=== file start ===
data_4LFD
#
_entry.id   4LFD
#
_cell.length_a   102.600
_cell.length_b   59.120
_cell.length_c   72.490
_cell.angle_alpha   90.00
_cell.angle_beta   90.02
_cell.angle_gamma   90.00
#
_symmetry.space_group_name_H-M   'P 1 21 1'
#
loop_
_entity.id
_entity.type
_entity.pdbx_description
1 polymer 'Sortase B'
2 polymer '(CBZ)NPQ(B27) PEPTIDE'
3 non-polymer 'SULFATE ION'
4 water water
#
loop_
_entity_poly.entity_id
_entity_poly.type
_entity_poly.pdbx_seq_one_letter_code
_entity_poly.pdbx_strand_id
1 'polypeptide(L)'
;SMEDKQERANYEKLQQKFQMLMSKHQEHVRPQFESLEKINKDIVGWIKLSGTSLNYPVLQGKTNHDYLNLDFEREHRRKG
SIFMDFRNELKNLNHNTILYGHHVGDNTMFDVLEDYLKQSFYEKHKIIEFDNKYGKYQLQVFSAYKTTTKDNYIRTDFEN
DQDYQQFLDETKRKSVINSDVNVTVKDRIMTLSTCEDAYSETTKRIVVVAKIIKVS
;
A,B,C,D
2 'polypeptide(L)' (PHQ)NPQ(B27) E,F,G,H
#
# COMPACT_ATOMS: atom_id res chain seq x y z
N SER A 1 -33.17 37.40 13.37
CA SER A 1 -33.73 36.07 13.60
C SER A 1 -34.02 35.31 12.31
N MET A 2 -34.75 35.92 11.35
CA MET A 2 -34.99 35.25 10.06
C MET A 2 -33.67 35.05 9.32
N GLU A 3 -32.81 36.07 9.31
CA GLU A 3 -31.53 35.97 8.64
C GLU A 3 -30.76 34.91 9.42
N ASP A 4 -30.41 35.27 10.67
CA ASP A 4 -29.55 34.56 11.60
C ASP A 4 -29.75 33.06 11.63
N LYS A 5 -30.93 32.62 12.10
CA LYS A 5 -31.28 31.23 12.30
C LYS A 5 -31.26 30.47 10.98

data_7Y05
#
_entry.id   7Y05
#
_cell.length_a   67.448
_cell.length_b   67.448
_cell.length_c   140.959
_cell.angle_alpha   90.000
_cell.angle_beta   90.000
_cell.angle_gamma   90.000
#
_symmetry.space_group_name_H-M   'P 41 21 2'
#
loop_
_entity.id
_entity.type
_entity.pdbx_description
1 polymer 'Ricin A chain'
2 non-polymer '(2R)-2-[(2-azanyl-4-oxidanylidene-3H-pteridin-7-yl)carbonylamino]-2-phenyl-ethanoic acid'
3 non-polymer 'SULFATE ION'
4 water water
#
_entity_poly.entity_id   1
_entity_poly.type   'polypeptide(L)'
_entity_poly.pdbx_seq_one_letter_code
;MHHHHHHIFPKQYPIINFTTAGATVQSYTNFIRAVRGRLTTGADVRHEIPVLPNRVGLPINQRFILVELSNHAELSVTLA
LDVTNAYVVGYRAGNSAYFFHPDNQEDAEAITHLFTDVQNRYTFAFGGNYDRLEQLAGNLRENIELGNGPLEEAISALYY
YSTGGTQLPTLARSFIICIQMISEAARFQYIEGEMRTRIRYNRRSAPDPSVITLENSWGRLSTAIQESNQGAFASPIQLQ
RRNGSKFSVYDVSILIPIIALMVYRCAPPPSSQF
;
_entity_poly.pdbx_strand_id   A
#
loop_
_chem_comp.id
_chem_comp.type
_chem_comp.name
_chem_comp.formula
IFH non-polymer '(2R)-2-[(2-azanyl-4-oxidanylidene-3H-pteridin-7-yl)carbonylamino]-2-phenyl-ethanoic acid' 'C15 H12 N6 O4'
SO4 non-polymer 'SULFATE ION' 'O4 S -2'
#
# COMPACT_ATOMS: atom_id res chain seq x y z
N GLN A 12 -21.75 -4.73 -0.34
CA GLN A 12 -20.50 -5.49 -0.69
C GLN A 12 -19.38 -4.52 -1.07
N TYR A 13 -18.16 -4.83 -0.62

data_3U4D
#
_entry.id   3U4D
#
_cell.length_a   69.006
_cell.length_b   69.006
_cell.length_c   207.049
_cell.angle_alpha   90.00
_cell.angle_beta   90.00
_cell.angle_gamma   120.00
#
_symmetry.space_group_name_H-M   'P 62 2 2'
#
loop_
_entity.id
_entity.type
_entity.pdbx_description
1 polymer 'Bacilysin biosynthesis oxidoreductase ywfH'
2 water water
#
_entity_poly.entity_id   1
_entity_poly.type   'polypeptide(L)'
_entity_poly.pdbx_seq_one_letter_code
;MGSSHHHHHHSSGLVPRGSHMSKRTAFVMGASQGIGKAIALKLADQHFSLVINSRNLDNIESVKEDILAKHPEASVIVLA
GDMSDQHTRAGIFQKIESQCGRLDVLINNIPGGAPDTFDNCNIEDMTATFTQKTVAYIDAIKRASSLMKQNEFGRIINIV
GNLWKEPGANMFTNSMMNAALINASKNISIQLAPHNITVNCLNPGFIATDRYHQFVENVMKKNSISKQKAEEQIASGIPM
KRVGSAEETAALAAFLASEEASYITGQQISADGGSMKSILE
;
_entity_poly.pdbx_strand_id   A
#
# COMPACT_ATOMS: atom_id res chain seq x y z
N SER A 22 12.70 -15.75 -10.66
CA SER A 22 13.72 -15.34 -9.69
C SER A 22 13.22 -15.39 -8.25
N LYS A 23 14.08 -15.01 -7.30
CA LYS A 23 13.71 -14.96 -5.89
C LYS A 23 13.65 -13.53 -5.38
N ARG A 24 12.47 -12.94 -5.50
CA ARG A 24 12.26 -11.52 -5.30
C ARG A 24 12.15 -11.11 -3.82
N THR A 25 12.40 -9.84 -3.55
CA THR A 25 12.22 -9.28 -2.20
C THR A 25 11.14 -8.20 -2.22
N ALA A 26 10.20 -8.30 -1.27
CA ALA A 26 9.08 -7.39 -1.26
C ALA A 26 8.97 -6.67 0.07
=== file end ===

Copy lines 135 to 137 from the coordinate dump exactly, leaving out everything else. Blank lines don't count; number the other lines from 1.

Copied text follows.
CA ARG A 24 12.26 -11.52 -5.30
C ARG A 24 12.15 -11.11 -3.82
N THR A 25 12.40 -9.84 -3.55